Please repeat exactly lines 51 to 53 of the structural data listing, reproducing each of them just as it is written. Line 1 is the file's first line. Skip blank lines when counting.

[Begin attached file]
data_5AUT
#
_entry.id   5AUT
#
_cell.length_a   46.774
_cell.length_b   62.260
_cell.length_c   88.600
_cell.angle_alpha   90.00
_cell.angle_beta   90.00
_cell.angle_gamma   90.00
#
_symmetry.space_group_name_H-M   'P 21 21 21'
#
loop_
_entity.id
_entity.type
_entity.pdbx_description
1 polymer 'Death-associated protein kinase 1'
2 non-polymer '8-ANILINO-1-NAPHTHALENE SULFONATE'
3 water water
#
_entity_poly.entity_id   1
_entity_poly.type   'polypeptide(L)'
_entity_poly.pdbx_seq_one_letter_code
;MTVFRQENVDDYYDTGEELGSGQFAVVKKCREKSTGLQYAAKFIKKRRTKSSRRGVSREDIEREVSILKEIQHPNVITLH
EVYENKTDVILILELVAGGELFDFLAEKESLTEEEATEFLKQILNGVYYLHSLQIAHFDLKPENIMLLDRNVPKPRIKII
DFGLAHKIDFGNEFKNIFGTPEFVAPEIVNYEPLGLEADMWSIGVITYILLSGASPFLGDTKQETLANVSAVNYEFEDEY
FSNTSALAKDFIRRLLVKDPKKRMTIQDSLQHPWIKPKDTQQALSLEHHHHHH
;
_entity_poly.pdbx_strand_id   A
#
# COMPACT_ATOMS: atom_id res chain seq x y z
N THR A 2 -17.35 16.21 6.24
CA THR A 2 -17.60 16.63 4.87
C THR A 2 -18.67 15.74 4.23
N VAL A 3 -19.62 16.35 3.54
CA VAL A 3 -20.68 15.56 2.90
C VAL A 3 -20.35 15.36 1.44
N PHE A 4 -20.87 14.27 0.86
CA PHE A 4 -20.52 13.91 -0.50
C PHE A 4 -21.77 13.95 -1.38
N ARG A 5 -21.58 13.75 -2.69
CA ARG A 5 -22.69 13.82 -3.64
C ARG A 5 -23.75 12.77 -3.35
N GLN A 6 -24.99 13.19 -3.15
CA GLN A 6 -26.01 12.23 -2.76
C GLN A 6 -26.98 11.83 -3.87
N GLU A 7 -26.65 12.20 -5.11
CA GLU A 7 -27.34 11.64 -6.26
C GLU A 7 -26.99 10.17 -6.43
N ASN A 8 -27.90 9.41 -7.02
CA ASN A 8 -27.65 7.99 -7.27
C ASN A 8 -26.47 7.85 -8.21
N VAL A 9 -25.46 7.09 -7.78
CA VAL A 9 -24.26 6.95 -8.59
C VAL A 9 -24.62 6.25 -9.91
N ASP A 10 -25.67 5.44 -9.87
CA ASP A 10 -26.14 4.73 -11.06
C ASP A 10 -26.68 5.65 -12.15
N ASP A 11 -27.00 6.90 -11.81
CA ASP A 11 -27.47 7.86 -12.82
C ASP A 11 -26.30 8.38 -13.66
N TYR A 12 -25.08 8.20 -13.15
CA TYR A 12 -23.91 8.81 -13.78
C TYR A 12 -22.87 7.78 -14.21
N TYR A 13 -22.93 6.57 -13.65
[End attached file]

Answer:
N ASN A 8 -27.90 9.41 -7.02
CA ASN A 8 -27.65 7.99 -7.27
C ASN A 8 -26.47 7.85 -8.21